The homeowners were looking for a private study area that was separated from the rest of the house. The existing front living room was a perfect candidate for such a space. With relocating the kitchen to the old formal dining room location, that meant closing off the opening to the front living room. This created a natural and private separation from the rest of the house. The homeowners chose to eliminate the tray ceiling in the turret and add a vaulted tongue and groove ceiling as well as add the stone fireplace surround to the new gas insert. Adding carpet to this location added to the coziness and quietness of the area. Although this room is separated from the rest of the house, the stained mantle and stained accent beam match the rest of the stained woodwork in the house to help tie this room together as you go from room to room.
Although the location of the master bath and master bedroom stayed the same, the original floor plan did not have a separating wall between the bedroom and bathroom. This posed an issue for our homeowners and asked if we could partition it off. The dated fireplace was completely removed, and a new wall was constructed in its place with a pocket door, as not to take up any additional useable space from the bathroom, delivering a much more private space. With the removal of the laundry on the main level, our homeowners chose to move the laundry to the second level. The space that allowed for this move was the master closet located in the bathroom. They had more than enough space in the closet, but noise was a concern, mainly if they chose to throw that last load of laundry in the dryer before going to bed. The entire bathroom was insulated to remedy this noise. In addition, the bathroom separates the two rooms making this noise virtually disappear.
Understanding that many people wouldn’t choose to have a laundry on the second level of their home, much less in their master suite, the homeowners decided to install a secondary hookup in their mechanical room in the lower level. This also gave them the flexibility of adding a second washer and dryer in their lower-level guest suit if they ever were to have guests for a long extended stay, or it gives future homeowners the choice to move the laundry.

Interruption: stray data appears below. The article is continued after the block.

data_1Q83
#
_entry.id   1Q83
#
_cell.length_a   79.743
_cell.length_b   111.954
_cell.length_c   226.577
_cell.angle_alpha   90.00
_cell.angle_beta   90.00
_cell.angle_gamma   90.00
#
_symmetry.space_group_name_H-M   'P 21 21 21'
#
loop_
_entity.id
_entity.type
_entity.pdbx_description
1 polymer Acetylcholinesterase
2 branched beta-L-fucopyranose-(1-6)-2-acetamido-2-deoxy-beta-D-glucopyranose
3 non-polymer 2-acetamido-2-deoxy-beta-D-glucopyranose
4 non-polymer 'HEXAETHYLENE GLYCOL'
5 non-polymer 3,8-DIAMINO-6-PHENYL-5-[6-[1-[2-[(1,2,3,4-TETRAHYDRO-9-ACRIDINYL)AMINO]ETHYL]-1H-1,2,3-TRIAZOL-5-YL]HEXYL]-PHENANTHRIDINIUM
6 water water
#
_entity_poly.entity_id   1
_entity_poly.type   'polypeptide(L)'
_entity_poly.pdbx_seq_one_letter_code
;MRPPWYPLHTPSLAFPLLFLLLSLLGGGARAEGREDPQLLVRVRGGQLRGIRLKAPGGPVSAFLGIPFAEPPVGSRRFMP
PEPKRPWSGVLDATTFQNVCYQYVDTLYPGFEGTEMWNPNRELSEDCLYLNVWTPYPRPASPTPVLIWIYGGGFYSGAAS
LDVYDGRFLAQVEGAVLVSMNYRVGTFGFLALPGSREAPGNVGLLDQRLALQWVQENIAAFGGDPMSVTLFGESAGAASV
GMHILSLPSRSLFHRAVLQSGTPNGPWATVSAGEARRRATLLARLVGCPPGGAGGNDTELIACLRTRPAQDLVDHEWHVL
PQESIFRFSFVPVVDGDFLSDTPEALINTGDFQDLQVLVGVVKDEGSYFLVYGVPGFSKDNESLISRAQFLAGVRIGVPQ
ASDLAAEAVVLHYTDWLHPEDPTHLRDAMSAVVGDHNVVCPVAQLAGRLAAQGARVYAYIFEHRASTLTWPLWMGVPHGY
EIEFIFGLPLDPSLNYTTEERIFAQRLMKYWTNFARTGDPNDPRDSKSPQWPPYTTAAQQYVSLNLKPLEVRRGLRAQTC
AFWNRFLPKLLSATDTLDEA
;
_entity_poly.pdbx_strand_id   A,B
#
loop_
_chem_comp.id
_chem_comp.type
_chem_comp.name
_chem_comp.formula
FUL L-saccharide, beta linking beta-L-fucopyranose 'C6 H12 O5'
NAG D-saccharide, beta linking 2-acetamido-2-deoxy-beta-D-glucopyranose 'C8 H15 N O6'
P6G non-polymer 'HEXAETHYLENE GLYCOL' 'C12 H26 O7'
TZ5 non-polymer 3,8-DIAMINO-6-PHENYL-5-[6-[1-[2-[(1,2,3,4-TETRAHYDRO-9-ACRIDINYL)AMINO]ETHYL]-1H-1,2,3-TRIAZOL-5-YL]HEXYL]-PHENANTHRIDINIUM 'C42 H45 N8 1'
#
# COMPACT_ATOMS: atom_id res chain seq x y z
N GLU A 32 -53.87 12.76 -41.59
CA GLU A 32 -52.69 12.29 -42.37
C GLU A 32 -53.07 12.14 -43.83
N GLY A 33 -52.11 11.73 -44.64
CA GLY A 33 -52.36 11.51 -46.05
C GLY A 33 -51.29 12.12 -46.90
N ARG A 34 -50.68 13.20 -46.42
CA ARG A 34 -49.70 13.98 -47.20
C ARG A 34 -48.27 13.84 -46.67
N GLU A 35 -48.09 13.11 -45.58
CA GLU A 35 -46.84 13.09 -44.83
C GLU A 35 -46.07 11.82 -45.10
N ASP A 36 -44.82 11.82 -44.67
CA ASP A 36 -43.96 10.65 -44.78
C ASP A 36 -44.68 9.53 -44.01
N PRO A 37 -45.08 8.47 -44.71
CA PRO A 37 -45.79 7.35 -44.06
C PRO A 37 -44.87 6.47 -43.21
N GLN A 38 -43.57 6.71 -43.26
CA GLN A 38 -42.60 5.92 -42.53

The last area of the home with a major transformation to its floor plan was the garage. The original two-car garage was cramped, dingy, and cold. It worked well for parking vehicles, but that was about it. Our homeowners were looking for much more space, as well as a heated space that could still be utilized in the winter. The addition created enough space to park four cars as well as have a shop area towards the front of the garage. An added benefit to this homeowner with the elongated design was the fact he could fully back his boat into the garage without unhooking it. The new floor drains ensured that the water that would melt off the vehicles with having a gas heater in the garage would quickly and cleanly drain away. The epoxy flooring would ensure easy cleaning and help to eliminate the grease stains that persisted in the original garage.
Like mentioned last month, the exterior was a huge challenge to overcome. The windows and doors were installed improperly when the house was initially built, and there was a large amount of water damage and rot that needed to be replaced. The largest concentration of the damage was the rear turret, where the majority of the turret was reframed. The remaining exterior was received new windows and doors, new siding and stone, new decking and railing, and a roof with the insulation being sprayed in the majority of the house from the inside.
This remodel was one for the books. It had more than its fair share of obstacles to overcome; however, they weren’t too much to handle. Our team can take on the toughest challenges and create the smartest solutions for any project.
Considering a Renovation? Simon Builders can help!
Here are some questions to ask yourself before you begin thinking about the redesign process.
What is my budget? Can I achieve the design I want? What are my goals for this redesign? Who do I call for help?
The last question is easy enough- our design and sales team will help you find the right look and quality products to transform your home. We have the years of experience to guide you through the process from start to finish! Contact us today to get started.